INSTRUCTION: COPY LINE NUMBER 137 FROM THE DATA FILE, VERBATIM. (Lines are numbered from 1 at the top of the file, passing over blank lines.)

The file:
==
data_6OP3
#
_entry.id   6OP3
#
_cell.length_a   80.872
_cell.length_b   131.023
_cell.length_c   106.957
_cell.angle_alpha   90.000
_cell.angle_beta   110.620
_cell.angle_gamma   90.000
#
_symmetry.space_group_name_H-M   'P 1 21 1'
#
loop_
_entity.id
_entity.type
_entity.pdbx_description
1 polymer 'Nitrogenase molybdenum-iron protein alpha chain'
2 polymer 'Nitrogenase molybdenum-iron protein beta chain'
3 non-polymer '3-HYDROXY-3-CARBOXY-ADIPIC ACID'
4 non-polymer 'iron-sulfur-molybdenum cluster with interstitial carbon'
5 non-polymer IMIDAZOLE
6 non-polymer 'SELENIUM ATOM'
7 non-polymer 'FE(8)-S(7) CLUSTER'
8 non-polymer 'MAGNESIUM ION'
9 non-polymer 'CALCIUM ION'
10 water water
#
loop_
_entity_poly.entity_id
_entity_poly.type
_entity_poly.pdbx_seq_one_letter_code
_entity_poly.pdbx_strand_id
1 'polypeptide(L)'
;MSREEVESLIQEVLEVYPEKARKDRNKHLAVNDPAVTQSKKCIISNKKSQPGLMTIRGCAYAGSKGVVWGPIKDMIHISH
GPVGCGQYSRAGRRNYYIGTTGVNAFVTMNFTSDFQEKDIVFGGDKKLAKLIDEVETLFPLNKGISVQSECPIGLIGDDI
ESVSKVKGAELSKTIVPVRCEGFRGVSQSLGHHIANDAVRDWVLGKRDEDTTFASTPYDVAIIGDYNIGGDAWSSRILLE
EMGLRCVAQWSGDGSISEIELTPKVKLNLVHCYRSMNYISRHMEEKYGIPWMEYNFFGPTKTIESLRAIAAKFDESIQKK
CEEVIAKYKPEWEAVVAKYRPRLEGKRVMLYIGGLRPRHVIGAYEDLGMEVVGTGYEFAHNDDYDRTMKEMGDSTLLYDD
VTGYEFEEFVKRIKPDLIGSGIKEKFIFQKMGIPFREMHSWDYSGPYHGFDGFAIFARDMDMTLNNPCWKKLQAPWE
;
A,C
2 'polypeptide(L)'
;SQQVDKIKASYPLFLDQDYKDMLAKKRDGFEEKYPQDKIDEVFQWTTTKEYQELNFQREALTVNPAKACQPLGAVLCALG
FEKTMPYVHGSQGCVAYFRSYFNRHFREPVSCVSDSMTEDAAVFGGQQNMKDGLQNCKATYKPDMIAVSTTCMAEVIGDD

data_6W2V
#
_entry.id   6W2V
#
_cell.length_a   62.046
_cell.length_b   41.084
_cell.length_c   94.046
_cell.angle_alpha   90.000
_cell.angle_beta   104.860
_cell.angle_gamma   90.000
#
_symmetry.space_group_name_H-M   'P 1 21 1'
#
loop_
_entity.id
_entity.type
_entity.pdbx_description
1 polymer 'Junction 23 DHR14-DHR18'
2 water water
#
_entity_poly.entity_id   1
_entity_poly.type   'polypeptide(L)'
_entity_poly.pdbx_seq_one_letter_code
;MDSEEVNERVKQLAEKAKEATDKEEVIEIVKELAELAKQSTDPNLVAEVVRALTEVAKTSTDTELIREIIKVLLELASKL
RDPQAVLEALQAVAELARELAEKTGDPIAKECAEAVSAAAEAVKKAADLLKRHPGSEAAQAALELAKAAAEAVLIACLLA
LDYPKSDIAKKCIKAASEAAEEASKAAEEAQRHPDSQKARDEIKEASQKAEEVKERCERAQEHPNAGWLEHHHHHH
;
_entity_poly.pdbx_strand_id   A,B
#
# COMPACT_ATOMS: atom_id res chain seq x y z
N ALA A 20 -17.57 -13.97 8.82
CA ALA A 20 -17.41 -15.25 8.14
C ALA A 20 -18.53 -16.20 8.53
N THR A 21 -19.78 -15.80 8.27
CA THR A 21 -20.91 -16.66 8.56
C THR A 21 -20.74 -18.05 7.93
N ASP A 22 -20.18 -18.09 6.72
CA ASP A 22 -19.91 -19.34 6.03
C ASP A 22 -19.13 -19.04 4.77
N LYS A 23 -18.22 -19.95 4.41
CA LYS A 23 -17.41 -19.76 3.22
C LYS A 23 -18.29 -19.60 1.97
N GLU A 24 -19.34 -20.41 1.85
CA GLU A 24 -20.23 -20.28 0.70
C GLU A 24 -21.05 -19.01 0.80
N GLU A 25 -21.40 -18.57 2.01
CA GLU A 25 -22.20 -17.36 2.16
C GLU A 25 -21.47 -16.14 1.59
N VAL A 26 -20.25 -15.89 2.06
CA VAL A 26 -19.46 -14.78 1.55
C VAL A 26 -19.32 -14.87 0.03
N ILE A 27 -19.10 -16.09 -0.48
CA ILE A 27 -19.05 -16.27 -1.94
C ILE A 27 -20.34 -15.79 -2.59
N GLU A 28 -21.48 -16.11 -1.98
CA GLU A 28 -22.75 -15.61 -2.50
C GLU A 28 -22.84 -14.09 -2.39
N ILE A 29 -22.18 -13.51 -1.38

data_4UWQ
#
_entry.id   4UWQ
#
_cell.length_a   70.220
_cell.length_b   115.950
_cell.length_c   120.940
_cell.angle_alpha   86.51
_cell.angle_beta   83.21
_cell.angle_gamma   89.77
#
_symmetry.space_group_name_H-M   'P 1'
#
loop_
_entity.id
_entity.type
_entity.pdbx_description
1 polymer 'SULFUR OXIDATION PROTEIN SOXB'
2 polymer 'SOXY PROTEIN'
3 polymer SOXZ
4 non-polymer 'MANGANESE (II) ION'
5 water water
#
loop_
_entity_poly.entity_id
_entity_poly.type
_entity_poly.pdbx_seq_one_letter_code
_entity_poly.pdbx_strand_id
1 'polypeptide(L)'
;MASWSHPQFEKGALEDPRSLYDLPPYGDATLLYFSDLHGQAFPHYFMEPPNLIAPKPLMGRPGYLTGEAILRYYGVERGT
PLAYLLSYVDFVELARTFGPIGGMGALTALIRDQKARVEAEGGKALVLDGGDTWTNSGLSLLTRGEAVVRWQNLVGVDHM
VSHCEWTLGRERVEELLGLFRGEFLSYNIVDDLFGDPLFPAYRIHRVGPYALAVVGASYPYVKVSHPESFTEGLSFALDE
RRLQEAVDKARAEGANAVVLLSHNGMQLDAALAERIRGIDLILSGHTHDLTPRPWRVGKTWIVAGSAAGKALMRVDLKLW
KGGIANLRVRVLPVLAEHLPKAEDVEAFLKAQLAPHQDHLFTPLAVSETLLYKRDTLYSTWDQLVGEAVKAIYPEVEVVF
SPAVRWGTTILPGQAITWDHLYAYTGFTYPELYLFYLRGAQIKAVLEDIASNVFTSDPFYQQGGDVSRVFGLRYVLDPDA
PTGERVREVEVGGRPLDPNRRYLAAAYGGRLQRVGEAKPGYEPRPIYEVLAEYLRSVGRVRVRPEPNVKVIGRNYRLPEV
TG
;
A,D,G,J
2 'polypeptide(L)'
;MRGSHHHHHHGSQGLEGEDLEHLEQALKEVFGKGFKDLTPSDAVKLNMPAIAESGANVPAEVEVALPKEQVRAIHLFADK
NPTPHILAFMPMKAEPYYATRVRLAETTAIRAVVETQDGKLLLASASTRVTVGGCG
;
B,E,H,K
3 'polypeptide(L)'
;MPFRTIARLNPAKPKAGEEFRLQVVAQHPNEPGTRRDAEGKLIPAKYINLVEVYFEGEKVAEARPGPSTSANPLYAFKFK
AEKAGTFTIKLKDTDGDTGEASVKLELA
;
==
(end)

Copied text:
KGGIANLRVRVLPVLAEHLPKAEDVEAFLKAQLAPHQDHLFTPLAVSETLLYKRDTLYSTWDQLVGEAVKAIYPEVEVVF